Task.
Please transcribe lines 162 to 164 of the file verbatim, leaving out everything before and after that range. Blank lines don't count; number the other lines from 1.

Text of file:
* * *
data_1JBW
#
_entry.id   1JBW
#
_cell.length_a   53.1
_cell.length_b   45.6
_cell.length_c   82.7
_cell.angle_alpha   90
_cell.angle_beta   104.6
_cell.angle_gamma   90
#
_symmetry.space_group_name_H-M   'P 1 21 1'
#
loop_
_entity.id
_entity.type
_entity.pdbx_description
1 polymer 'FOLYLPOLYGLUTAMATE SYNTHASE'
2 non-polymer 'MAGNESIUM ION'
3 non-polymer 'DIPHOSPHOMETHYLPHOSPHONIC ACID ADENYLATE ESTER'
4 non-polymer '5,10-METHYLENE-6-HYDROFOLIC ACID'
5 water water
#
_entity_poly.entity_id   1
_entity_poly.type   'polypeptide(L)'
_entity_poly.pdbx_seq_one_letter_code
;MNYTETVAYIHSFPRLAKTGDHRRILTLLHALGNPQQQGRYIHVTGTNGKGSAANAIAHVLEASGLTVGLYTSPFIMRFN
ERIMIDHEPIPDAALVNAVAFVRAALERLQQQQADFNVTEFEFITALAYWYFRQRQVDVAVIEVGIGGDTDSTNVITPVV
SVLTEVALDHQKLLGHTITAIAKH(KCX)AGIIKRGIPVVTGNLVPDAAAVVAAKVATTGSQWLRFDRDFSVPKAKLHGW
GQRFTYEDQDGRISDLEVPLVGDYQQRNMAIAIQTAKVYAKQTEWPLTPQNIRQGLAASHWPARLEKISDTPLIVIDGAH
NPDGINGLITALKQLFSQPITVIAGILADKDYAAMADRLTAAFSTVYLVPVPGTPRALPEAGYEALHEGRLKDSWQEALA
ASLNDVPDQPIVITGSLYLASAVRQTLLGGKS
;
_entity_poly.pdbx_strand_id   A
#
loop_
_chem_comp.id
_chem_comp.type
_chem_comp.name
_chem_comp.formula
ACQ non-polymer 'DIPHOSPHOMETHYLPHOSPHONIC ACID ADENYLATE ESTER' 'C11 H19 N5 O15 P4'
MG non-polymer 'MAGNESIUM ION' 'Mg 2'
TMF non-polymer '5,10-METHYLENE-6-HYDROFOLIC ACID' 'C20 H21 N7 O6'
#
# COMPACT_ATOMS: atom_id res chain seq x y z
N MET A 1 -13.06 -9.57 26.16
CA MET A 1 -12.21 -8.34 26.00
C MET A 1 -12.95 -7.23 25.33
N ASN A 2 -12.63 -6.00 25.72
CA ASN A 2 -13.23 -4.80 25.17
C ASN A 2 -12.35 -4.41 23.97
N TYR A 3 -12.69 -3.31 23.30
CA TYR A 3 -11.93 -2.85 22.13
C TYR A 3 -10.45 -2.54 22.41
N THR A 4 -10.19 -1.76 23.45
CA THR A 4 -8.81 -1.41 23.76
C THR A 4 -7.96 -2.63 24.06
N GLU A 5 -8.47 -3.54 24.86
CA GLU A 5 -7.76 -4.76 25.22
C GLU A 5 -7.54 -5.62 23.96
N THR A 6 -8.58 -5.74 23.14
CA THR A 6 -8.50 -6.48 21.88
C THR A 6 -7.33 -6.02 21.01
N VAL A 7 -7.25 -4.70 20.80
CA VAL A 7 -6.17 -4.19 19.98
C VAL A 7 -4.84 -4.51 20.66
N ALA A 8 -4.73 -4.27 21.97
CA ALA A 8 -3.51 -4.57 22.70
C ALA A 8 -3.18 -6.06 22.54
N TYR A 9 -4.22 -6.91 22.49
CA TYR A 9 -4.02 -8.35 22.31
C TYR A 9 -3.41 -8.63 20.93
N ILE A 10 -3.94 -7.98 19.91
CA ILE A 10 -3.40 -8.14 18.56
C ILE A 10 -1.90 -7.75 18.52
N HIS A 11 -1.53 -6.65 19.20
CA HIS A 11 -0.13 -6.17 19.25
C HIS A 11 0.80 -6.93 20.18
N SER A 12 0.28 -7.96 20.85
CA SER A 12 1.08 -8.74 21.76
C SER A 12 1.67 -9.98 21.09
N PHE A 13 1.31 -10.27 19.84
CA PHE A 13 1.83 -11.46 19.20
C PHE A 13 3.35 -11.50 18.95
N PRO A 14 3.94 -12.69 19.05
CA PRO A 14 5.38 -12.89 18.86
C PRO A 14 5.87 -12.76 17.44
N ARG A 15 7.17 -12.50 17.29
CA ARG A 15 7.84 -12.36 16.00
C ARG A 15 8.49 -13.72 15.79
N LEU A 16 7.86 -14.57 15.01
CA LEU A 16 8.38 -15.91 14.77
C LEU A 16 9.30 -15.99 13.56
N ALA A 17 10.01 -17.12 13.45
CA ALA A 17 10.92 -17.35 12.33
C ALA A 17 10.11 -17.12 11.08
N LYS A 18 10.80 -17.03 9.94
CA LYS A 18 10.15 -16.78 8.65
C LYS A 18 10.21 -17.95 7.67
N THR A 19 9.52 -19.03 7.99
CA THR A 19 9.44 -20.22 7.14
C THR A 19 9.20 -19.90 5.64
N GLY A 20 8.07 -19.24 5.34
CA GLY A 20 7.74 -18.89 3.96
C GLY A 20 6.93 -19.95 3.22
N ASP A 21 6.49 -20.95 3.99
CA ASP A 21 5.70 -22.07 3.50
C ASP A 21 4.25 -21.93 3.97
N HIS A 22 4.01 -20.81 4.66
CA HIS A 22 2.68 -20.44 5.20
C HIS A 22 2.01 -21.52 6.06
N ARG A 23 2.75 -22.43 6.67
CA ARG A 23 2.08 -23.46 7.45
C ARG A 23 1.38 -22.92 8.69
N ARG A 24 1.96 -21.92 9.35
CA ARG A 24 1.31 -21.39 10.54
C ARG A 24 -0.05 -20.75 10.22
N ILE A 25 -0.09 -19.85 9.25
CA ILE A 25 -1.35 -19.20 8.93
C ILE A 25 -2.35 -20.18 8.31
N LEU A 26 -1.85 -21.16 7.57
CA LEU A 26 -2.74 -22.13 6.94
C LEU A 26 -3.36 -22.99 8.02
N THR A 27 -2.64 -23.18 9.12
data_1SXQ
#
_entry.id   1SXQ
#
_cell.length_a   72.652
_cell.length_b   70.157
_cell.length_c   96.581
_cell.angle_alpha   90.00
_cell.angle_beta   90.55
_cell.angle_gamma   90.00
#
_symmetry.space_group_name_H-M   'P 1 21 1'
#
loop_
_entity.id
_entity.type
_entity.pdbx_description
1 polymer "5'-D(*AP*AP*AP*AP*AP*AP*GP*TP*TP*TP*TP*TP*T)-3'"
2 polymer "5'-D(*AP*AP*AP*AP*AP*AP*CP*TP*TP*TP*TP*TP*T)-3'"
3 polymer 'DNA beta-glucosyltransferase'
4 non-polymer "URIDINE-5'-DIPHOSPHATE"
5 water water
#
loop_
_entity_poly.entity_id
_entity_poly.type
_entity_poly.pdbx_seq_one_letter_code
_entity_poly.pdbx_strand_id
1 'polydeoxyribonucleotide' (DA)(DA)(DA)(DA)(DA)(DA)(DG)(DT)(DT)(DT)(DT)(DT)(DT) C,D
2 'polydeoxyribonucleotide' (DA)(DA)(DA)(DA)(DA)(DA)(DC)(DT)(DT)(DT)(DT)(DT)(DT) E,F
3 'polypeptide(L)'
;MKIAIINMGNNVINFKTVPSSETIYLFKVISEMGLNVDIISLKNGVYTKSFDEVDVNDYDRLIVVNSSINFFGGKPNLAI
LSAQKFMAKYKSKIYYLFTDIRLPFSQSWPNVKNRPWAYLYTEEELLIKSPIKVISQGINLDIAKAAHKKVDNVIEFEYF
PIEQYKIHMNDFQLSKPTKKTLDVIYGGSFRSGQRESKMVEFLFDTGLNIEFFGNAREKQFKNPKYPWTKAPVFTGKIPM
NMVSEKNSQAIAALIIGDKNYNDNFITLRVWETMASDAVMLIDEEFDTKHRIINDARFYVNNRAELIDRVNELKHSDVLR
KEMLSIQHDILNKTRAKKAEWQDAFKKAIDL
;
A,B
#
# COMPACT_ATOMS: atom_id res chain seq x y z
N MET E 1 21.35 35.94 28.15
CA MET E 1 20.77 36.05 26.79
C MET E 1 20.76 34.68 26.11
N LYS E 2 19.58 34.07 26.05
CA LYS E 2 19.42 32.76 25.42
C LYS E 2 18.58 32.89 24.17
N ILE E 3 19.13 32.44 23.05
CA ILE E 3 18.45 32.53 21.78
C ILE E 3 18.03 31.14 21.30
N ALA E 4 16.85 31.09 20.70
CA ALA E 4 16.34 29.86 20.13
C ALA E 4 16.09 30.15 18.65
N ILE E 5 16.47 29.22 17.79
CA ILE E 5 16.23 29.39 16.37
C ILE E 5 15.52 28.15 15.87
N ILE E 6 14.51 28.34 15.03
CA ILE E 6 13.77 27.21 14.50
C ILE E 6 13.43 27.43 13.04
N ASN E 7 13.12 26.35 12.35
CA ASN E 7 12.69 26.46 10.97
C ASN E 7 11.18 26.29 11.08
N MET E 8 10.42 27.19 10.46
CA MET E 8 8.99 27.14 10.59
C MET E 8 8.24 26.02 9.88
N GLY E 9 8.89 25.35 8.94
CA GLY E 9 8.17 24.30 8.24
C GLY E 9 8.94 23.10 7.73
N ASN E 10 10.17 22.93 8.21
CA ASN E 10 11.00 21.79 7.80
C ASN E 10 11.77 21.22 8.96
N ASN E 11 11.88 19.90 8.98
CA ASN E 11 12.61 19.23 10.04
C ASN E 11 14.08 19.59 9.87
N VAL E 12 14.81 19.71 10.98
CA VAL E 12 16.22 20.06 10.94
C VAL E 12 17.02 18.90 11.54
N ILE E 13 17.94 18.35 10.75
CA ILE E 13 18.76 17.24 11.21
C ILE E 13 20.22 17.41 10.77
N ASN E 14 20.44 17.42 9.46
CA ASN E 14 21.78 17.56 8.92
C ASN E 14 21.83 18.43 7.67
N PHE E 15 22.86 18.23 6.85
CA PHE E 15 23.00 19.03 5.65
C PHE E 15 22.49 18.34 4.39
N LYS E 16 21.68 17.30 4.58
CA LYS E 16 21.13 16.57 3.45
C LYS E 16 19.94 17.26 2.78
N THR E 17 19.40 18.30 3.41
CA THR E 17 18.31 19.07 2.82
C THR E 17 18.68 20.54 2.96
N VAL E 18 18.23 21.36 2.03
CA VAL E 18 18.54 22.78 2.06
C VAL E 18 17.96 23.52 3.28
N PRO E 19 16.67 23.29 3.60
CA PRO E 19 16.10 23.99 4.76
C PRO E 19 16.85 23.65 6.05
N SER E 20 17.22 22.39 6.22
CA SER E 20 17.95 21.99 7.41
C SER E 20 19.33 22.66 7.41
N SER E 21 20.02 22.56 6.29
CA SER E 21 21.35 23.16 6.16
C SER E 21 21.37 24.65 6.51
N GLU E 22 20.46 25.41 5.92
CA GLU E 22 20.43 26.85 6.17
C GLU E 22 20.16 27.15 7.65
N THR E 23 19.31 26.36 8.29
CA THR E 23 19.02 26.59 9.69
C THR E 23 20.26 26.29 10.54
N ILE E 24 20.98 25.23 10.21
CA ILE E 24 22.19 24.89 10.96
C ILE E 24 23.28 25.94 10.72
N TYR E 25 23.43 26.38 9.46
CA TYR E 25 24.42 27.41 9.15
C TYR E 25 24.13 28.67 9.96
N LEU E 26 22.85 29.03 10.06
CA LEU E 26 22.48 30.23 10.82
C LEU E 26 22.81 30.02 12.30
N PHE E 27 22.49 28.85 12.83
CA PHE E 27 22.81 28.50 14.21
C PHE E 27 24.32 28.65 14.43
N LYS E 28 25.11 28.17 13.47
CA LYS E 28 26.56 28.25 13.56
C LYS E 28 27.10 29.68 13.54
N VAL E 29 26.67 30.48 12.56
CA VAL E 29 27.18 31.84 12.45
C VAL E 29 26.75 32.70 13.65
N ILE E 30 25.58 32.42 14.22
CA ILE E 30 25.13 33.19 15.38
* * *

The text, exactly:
A,B
#
# COMPACT_ATOMS: atom_id res chain seq x y z